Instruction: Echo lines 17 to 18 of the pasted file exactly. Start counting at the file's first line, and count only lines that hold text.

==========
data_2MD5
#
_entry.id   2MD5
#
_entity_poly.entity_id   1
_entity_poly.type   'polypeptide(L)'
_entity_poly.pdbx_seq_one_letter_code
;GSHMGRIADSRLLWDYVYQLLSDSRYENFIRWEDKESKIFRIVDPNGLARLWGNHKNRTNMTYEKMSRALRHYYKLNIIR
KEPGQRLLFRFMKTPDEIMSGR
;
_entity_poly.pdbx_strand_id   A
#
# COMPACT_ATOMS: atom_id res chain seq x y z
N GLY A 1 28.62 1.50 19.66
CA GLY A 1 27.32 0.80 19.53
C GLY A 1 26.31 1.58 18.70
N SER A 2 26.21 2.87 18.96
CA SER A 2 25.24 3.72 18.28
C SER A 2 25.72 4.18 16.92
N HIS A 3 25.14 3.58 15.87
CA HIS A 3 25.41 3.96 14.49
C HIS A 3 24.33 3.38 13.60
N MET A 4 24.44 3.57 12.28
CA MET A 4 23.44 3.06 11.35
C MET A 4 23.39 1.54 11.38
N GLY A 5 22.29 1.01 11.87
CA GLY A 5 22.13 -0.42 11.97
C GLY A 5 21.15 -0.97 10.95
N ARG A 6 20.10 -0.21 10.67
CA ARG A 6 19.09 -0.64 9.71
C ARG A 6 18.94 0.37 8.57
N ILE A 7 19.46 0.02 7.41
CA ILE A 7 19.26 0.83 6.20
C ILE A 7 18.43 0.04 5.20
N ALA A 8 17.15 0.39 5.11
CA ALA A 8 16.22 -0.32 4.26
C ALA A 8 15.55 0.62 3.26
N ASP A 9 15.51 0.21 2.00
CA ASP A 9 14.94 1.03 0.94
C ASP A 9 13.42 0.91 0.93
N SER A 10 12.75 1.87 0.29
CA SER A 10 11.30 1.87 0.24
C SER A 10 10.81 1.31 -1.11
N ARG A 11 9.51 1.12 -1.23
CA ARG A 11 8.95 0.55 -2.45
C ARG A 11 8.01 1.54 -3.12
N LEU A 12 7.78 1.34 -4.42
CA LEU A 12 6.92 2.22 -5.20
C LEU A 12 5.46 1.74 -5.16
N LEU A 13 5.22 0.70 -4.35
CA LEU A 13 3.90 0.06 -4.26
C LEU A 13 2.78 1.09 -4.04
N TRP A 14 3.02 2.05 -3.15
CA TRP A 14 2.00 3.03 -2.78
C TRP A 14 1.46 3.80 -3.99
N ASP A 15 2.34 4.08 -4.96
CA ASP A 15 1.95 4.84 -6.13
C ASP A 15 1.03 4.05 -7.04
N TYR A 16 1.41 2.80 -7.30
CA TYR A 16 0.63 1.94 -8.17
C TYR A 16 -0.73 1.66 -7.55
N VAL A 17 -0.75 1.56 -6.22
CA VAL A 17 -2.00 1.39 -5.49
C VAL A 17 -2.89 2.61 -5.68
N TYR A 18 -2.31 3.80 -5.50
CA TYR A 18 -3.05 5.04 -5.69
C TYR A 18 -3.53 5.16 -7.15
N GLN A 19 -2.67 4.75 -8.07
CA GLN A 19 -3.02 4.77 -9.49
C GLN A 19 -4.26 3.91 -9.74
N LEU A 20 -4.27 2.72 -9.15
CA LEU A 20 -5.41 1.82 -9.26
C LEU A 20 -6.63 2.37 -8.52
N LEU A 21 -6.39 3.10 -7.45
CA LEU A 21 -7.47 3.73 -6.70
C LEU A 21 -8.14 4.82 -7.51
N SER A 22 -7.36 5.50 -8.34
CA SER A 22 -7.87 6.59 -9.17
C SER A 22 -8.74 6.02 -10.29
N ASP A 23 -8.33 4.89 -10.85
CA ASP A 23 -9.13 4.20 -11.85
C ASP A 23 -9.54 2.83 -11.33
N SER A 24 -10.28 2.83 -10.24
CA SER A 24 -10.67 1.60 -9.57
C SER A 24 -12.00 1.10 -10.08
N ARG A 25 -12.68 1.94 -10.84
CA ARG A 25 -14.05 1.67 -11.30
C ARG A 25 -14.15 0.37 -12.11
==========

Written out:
N SER A 2 26.21 2.87 18.96
CA SER A 2 25.24 3.72 18.28